Darfur: The Crisis Continues

In September 2004, President George W. Bush declared the crisis in Darfur “genocide” — the first time a sitting American president had made such a declaration regarding a crisis that was still ongoing.

Despite the world’s growing outcry, however, the violence persists in Darfur and the number of dead and displaced continues to increase.

Currently, as many as 3 million people have been displaced within Darfur, with an estimated 263,000 refugees living across the border in Chad.

Overall, the UN estimates that more than 3.2 million people in Darfur (out of a total population of roughly 7.5 million) are still affected by the conflict.

Key Facts

  • On September 9, 2004, U.S. Secretary of State Colin Powell declared the conflict in Darfur genocide. This was the first time the U.S. had ever declared genocide while the genocide was still occurring.
  • The genocide in Darfur has claimed 300,000 lives and displaced over 3 million people.
  • 3.2 million people, more than a third of Darfur’s population, remain in need of humanitarian assistance
  • More than 300,000 people have been displaced by violence in 2013

Spring 2003

A Genocide Unfolds

save-darfur-stop-genocide-now

The current president of Sudan, Omar al-Bashir, rose to power in a 1989 coup Inheriting a long-running war with rebels in the South, Bashir sought to gain an upper hand by intensifying attacks, especially in the Nuba Mountains region.

The genocide in Darfur began in the spring of 2003 when two Darfuri rebel movements — the Sudan Liberation Movement (SLM) and Justice and Equality Movement (JEM) — launched attacks against government military installations as part of a campaign to fight against the historic political and economic marginalization of Darfur.

The Sudanese government, which at the time was engaged in tense negotiations with the Sudan People’s Liberation Movement/Army (SPLM/A) to end a two decade long civil war between the north and the south, responded swiftly and viciously to extinguish the insurgency. Through coordinated military raids with government-armed militia (collectively known as the janjaweed), the Sudanese military specifically targeted ethnic groups from which the rebels received much of their support, systematically destroying the livelihoods of Darfuris by bombing and burning villages, looting economic resources, and murdering, raping and torturing non-combatant civilians.

An interactive history of the conflict

The Response

United States

darfur-colin_powell-genocideDespite Secretary of State Colin Powell’s use of the term “genocide” to describe the crisis in Darfur on September 9, 2004, the U.S. did not change its official policy towards Darfur because Washington was supposedly already pressuring the Sudanese government to stop abuses. The Bush administration did, however, renew its targeted arms sanction that had originally been imposed by the Clinton administration in 1997. Additionally, in May 2007, they issued a new economic sanction, preventing 31 companies and 3 individuals from conducting business in the U.S, or with U.S. companies.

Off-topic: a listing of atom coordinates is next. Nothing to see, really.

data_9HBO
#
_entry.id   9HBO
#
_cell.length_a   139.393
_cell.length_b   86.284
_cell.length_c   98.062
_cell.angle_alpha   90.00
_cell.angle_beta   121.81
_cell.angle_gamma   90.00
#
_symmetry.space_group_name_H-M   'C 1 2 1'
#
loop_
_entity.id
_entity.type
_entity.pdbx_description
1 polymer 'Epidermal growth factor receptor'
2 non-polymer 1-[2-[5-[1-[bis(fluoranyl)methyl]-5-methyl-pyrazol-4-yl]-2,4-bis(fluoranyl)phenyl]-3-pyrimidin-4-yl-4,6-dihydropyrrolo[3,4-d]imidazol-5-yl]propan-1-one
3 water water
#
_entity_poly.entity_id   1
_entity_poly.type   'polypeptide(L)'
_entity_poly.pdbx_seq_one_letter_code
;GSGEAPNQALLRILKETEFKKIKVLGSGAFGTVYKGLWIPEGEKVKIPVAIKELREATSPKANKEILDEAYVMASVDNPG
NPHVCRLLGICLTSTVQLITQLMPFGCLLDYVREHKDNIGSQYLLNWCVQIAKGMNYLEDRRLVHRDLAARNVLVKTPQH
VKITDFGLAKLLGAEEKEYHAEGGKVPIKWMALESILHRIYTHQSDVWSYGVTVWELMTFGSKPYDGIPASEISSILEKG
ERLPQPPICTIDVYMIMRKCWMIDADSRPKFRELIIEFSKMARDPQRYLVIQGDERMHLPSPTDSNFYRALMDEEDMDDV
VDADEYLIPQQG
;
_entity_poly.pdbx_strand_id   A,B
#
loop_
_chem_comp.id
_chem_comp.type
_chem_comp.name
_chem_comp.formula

Although action at the executive level of government proved largely disappointing, policy decisions at the legislative level were more promising. In a unanimous vote in the House and Senate in July 2004, Congress declared “the atrocities unfolding in Darur, Sudan, are genocide.” Both the House and the Senate passed the Darfur Peace and Accountability Act which was signed into law on October 13, 2006. Under this law, sanctions were to be imposed against people responsible for genocide, war crimes or crimes against humanity. The House also provided $55 million in aid to the African Union (AU) peacekeeping operation in Darfur and called for NATO assistance to the AU.

United Nations

Peacekeeping - UNAMIDThe United Nations Security Council (UNSC) has passed several resolutions on Darfur including establishing an arms embargo and offensive flight ban over Darfur and referring the Darfur case to the International Criminal Court. Unfortunately, few of the resolutions have been enforced.

The UNSC also deployed a hybrid peacekeeping mission known as the United Nations-African Union Mission in Darfur (UNAMID) to replace an underfunded and underequipped African Union peacekeeping mission in Darfur in January 2008. Nevertheless, to this day, UNAMID remains without the necessary resources to protect the 3 million internally displaced persons who live in large camps across Darfur.

The Sudanese government has continuously obstructed UNAMID and humanitarian organizations by restricting access, leaving the most vulnerable civilians cut off from outside aid and assistance.

The International Criminal Court

al-bashir-to-icc-sudan-tribuneIn March 2009, the International Criminal Court (ICC) issued an arrest warrant for Sudanese President Omar al-Bashir for two counts of war crimes and five counts of crimes against humanity. The following summer, the ICC added genocide to the charges against al-Bashir.

The ICC has also issued arrest warrants for Ali Kushayb and Ahmad Haroun for a combined 92 counts of war crimes and crimes against humanity committed against civilians in Darfur. In March 2012, the ICC added Sudan’s current Minister of Defense, Abdelrahim Mohamed Hussein to the list, issuing an arrest warrant for crimes against humanity and war crimes in Darfur.

Despite the warrants Bashir continues to travel to many countries with impunity.

What We Are Calling For

niemat-ahmadi-what-we-call-forThe Sudanese government remains willing to use deadly force against Darfuris to further their own political goals. We call on the U.S. government and all members of the United Nations to respond to the Sudanese government’s atrocities against civilians by:

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